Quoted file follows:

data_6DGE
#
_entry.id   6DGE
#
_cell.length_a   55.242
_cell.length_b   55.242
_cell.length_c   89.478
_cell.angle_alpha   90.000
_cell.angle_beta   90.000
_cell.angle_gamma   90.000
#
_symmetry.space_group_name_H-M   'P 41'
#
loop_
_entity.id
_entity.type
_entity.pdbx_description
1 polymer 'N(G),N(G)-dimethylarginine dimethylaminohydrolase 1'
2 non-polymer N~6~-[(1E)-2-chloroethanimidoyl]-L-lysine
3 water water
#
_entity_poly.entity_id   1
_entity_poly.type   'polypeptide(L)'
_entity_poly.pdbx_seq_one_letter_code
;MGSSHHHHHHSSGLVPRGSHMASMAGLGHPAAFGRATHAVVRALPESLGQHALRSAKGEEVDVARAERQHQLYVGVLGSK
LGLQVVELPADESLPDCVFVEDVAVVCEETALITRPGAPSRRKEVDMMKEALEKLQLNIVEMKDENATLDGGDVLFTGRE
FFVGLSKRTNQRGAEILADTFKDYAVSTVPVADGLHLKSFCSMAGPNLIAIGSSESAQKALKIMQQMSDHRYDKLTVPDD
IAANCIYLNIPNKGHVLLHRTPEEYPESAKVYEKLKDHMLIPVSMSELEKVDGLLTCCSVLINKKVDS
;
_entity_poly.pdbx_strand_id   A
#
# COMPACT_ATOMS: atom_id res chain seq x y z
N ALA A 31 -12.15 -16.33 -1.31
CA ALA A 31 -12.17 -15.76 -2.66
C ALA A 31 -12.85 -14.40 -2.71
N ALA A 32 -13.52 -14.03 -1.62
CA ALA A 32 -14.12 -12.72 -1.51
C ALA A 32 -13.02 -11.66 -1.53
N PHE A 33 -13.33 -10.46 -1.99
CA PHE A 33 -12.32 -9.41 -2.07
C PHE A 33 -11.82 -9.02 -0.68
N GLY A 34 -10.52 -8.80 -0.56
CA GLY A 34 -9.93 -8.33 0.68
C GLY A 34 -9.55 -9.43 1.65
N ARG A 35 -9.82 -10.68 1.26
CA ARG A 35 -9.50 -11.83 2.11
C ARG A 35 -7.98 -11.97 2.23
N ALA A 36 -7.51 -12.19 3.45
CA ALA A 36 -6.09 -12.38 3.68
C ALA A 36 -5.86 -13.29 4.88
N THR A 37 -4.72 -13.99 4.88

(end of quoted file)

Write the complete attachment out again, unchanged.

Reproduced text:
data_6DGE
#
_entry.id   6DGE
#
_cell.length_a   55.242
_cell.length_b   55.242
_cell.length_c   89.478
_cell.angle_alpha   90.000
_cell.angle_beta   90.000
_cell.angle_gamma   90.000
#
_symmetry.space_group_name_H-M   'P 41'
#
loop_
_entity.id
_entity.type
_entity.pdbx_description
1 polymer 'N(G),N(G)-dimethylarginine dimethylaminohydrolase 1'
2 non-polymer N~6~-[(1E)-2-chloroethanimidoyl]-L-lysine
3 water water
#
_entity_poly.entity_id   1
_entity_poly.type   'polypeptide(L)'
_entity_poly.pdbx_seq_one_letter_code
;MGSSHHHHHHSSGLVPRGSHMASMAGLGHPAAFGRATHAVVRALPESLGQHALRSAKGEEVDVARAERQHQLYVGVLGSK
LGLQVVELPADESLPDCVFVEDVAVVCEETALITRPGAPSRRKEVDMMKEALEKLQLNIVEMKDENATLDGGDVLFTGRE
FFVGLSKRTNQRGAEILADTFKDYAVSTVPVADGLHLKSFCSMAGPNLIAIGSSESAQKALKIMQQMSDHRYDKLTVPDD
IAANCIYLNIPNKGHVLLHRTPEEYPESAKVYEKLKDHMLIPVSMSELEKVDGLLTCCSVLINKKVDS
;
_entity_poly.pdbx_strand_id   A
#
# COMPACT_ATOMS: atom_id res chain seq x y z
N ALA A 31 -12.15 -16.33 -1.31
CA ALA A 31 -12.17 -15.76 -2.66
C ALA A 31 -12.85 -14.40 -2.71
N ALA A 32 -13.52 -14.03 -1.62
CA ALA A 32 -14.12 -12.72 -1.51
C ALA A 32 -13.02 -11.66 -1.53
N PHE A 33 -13.33 -10.46 -1.99
CA PHE A 33 -12.32 -9.41 -2.07
C PHE A 33 -11.82 -9.02 -0.68
N GLY A 34 -10.52 -8.80 -0.56
CA GLY A 34 -9.93 -8.33 0.68
C GLY A 34 -9.55 -9.43 1.65
N ARG A 35 -9.82 -10.68 1.26
CA ARG A 35 -9.50 -11.83 2.11
C ARG A 35 -7.98 -11.97 2.23
N ALA A 36 -7.51 -12.19 3.45
CA ALA A 36 -6.09 -12.38 3.68
C ALA A 36 -5.86 -13.29 4.88
N THR A 37 -4.72 -13.99 4.88